The Old Crown lays claim to being the oldest building in Birmingham (allegedly standing there since 1368), and retains a timber-framed construction, rare to find in the city. Saved from demolition multiple times, it remains an operational pub until today.
Church of England cathedral, built between 1709 and 1715 and the centre of the Diocese of Birmingham. Grade 1 listed building in the UK, designed as a parish church in the Baroque style by Thomas Archer. Contains four spectacular pre-Raphaelite stained glass windows.
Self-styled "Birmingham's Creative Quarter" this eclectic venue plays host to various events, as well as club nights on weekends and some weekdays in what was an actual custard factory in its former life. On bigger nights the large pool at the centre of the venue is drained and turned into a dancefloor with a heated marquee over it.
Completed in 1966, it is the tallest structure in Birmingham at 152 m, and serves solely as the support for some 80 transmission antennas mounted atop it. It has no viewing platform or other accessible floors at all, but it can serve as a landmark and orientation point as it is clearly visible from many parts of town. Its square profile sets it apart from many other similar structures in the world
A prime example of Birmingham's red-brick-and-terracota architecture, covered not only with deep red terracota on the outside, but also with rich terracota decorations on the inside. Located in the grand Corporation Street among other buildings similar in style. First opened in 1891, it continues to house a court of law, the Birmingham Magistrates' Court.
Catholic cathedral built in 1841 and designated a Minor Basilica in 1941. Contains the Shrine of St. Chad.
The hall was built in 1904 in a similar red-brick-and-terracota style to the Victoria Law Courts it faces. It is distinguished by its tall tower. It also retail premises at street level, some with original shop fronts. The building ceased to perfom its original function and has been converted into a very large night club. It is Grade II listed.
More of a public square than a true park.
Church in United Kingdom
City play in the Championship, the second tier of English football. Their 30,016 capacity stadium is one mile east of city centre. The women's team play in the Women's Super League, with home games at Solihull Moor.
Grade I listed birth house in Stratford-upon-Avon, United Kingdom
West Brom play in the Championship. Their stadium, capacity 26,000, is four miles northwest of Birmingham city centre.
Stratford Butterfly Farm is a visitor attraction in Stratford-upon-Avon, Warwickshire, England. A leafy tropical environment is simulated inside large greenhouses. There are numerous free flying butterflies, a few free flying birds, a pool containing fish, and running water. There are also insects and spiders living in glass displays.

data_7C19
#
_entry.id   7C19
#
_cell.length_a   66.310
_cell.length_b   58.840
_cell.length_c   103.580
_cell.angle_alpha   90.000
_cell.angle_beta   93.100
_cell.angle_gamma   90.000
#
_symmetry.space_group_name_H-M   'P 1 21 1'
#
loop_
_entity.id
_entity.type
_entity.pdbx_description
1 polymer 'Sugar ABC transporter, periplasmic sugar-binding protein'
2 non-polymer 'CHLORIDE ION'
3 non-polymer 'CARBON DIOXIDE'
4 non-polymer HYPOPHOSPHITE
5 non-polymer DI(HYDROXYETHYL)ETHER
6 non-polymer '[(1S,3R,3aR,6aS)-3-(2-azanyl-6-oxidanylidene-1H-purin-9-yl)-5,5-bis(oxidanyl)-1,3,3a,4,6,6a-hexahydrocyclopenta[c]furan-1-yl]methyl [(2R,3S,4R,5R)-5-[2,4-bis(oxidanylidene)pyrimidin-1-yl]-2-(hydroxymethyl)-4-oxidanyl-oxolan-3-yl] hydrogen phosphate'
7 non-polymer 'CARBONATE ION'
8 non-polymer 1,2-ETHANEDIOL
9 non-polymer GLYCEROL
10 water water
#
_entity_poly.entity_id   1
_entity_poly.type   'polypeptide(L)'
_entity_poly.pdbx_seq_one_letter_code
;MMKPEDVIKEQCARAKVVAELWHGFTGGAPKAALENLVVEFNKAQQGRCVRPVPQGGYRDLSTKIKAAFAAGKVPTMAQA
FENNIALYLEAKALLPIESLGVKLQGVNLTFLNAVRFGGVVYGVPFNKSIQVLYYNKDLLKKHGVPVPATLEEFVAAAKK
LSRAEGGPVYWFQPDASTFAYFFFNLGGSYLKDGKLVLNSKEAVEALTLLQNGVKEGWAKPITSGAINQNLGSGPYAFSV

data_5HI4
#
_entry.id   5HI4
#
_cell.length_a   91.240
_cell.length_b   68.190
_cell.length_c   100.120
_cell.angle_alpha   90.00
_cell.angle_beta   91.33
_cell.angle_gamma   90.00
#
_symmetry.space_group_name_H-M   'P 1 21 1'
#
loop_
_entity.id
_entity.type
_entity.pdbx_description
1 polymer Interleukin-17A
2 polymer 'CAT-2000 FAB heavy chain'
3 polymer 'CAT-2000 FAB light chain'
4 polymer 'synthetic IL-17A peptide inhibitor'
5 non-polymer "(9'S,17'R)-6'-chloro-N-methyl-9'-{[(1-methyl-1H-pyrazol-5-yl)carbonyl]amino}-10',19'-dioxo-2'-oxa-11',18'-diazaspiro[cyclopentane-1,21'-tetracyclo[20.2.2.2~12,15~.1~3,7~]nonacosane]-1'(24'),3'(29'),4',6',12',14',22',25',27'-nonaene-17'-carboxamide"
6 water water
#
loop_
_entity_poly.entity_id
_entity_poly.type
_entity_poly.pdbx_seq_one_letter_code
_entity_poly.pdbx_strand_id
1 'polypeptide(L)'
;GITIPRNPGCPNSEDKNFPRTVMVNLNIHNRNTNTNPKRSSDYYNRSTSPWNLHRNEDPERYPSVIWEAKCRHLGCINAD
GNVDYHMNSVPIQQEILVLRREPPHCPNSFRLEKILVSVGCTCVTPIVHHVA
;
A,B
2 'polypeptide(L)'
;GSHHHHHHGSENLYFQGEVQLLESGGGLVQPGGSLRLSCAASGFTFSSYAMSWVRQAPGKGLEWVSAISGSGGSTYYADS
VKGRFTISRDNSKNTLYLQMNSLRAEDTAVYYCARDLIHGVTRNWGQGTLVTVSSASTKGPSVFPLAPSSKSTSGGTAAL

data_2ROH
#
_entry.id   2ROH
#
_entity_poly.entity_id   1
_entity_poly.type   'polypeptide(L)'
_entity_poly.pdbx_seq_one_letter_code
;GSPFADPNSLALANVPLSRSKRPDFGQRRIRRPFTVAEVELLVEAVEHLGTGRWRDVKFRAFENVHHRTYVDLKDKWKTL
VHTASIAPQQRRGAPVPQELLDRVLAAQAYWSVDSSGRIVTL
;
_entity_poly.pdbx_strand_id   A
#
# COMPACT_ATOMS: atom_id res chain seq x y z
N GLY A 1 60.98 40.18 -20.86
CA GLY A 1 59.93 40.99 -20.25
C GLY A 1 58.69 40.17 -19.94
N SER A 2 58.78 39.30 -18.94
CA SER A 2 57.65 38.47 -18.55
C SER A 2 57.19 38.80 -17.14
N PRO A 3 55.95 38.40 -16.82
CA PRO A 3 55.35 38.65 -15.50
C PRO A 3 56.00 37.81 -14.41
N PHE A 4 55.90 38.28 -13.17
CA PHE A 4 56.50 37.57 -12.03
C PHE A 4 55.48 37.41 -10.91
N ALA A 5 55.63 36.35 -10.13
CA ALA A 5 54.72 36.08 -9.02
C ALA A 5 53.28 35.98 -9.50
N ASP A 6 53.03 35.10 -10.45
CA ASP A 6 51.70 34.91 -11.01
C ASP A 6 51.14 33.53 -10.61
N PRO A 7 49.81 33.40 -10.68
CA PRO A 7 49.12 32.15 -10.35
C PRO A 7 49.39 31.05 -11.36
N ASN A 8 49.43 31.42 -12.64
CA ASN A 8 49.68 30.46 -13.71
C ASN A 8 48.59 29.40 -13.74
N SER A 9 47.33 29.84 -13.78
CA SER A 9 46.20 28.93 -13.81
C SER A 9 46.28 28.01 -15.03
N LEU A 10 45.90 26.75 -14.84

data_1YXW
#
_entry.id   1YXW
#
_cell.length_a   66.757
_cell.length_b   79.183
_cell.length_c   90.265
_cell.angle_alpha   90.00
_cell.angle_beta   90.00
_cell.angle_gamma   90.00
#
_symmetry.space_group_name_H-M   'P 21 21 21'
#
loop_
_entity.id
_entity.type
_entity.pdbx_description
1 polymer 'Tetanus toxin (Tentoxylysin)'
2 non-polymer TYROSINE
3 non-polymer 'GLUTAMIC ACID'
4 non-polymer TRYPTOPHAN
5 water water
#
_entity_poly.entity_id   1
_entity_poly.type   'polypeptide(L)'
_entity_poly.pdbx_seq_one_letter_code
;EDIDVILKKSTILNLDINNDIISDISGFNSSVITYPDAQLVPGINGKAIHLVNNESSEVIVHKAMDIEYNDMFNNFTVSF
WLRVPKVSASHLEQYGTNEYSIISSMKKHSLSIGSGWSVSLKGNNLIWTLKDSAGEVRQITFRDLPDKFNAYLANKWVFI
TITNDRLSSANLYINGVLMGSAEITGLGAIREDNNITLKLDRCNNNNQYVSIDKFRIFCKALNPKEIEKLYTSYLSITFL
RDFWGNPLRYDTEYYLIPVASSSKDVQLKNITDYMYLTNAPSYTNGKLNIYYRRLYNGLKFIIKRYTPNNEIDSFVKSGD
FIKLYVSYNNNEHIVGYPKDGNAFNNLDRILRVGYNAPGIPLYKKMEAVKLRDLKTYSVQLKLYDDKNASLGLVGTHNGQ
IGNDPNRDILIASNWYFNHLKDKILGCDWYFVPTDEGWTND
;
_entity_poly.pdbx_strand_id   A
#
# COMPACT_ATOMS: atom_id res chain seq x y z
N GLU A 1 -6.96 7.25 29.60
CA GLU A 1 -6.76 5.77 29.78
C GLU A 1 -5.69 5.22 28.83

town in the West Midlands of England
Neolithic henge monument
town in Wiltshire, England
museum in Devizes, England
ceremonial county of England (use Q21694746 for administrative unitary authority)
village in the United Kingdom
town in Wiltshire, England, UK
Neolithic cursus monument
Just north of Woodhenge, Durrington Walls has been revealed as the site of a great Neolithic village, and likely home of several religious activities. The walls are the remains of the largest henge (earthworks) monument in the UK - some 500 m in diameter.
archaeological site in England
A contemporary monument to Stonehenge, Woodhenge was a series of timbers erected in oval rings, and like Stonehenge is aligned to the rising sun on the summer solstice. The old timber postholes are now marked with small concrete plinths (although there are plans to reconstruct the timbers as they may have looked), and although short on information the site offers a peaceful location away from the crowds at Stonehenge.
village in Shropshire, England
cathedral city in Wiltshire, England
town in Staffordshire UK
town in Derbyshire, England
town and civil parish in Derbyshire Dales district, Derbyshire, England
town and civil parish in Derbyshire Dales district, Derbyshire, England
Grade I listed historic house museum in Cheshire East, United Kingdom
village and civil parish in High Peak, Derbyshire, England
The New Forest is a major tourist area and a national park in Hampshire. It is immensely popular with British campers, as it is one of two national parks in the densely populated South East of England.
town in the ceremonial county of Dorset, England
city in South Yorkshire, England
principal area in south-east Wales
city in West Yorkshire, England
Victorian model village located in Shipley, City of Bradford Metropolitan District, West Yorkshire, England
city in West Yorkshire, England
Grade I listed military museum in the United Kingdom
mountain in United Kingdom
area of HM Naval Base Portsmouth
church in the United Kingdom
Portsmouth Museum is a local museum in Museum Road in the city of Portsmouth, southern England.
Association football club
town in Hampshire, England
ceremonial county in North-West England (use Q21279371 for administrative non-metropolitan county)
town in Hampshire, UK
official region of England